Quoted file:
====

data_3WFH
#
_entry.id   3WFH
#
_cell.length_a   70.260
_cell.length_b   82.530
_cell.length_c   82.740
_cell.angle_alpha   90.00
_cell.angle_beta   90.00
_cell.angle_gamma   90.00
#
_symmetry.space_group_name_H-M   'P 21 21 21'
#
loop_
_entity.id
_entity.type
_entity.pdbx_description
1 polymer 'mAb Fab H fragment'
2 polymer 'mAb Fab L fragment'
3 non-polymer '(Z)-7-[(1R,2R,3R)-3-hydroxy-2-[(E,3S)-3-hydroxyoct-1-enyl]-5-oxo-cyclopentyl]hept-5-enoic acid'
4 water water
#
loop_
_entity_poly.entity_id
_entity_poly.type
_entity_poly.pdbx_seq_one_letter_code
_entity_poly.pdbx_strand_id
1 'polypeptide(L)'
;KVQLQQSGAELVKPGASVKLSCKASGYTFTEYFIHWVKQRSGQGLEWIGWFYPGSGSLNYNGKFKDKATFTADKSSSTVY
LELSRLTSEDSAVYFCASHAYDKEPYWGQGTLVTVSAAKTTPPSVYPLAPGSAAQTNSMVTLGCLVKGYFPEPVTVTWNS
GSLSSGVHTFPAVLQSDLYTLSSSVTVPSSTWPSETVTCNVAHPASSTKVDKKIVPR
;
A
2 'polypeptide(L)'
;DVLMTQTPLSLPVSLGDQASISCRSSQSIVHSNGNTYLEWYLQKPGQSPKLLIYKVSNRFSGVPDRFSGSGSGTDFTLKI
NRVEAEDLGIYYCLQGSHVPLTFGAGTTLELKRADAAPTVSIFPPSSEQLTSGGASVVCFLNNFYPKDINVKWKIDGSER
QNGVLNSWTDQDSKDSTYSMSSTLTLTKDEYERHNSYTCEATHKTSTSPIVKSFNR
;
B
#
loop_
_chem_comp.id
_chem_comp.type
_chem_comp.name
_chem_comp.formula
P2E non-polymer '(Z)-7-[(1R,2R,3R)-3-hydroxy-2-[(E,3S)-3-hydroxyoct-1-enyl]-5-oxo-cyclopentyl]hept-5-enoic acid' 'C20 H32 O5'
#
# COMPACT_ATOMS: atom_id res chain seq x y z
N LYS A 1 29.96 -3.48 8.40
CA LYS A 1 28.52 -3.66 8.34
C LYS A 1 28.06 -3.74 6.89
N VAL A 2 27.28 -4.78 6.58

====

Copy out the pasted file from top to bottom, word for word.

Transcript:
data_3WFH
#
_entry.id   3WFH
#
_cell.length_a   70.260
_cell.length_b   82.530
_cell.length_c   82.740
_cell.angle_alpha   90.00
_cell.angle_beta   90.00
_cell.angle_gamma   90.00
#
_symmetry.space_group_name_H-M   'P 21 21 21'
#
loop_
_entity.id
_entity.type
_entity.pdbx_description
1 polymer 'mAb Fab H fragment'
2 polymer 'mAb Fab L fragment'
3 non-polymer '(Z)-7-[(1R,2R,3R)-3-hydroxy-2-[(E,3S)-3-hydroxyoct-1-enyl]-5-oxo-cyclopentyl]hept-5-enoic acid'
4 water water
#
loop_
_entity_poly.entity_id
_entity_poly.type
_entity_poly.pdbx_seq_one_letter_code
_entity_poly.pdbx_strand_id
1 'polypeptide(L)'
;KVQLQQSGAELVKPGASVKLSCKASGYTFTEYFIHWVKQRSGQGLEWIGWFYPGSGSLNYNGKFKDKATFTADKSSSTVY
LELSRLTSEDSAVYFCASHAYDKEPYWGQGTLVTVSAAKTTPPSVYPLAPGSAAQTNSMVTLGCLVKGYFPEPVTVTWNS
GSLSSGVHTFPAVLQSDLYTLSSSVTVPSSTWPSETVTCNVAHPASSTKVDKKIVPR
;
A
2 'polypeptide(L)'
;DVLMTQTPLSLPVSLGDQASISCRSSQSIVHSNGNTYLEWYLQKPGQSPKLLIYKVSNRFSGVPDRFSGSGSGTDFTLKI
NRVEAEDLGIYYCLQGSHVPLTFGAGTTLELKRADAAPTVSIFPPSSEQLTSGGASVVCFLNNFYPKDINVKWKIDGSER
QNGVLNSWTDQDSKDSTYSMSSTLTLTKDEYERHNSYTCEATHKTSTSPIVKSFNR
;
B
#
loop_
_chem_comp.id
_chem_comp.type
_chem_comp.name
_chem_comp.formula
P2E non-polymer '(Z)-7-[(1R,2R,3R)-3-hydroxy-2-[(E,3S)-3-hydroxyoct-1-enyl]-5-oxo-cyclopentyl]hept-5-enoic acid' 'C20 H32 O5'
#
# COMPACT_ATOMS: atom_id res chain seq x y z
N LYS A 1 29.96 -3.48 8.40
CA LYS A 1 28.52 -3.66 8.34
C LYS A 1 28.06 -3.74 6.89
N VAL A 2 27.28 -4.78 6.58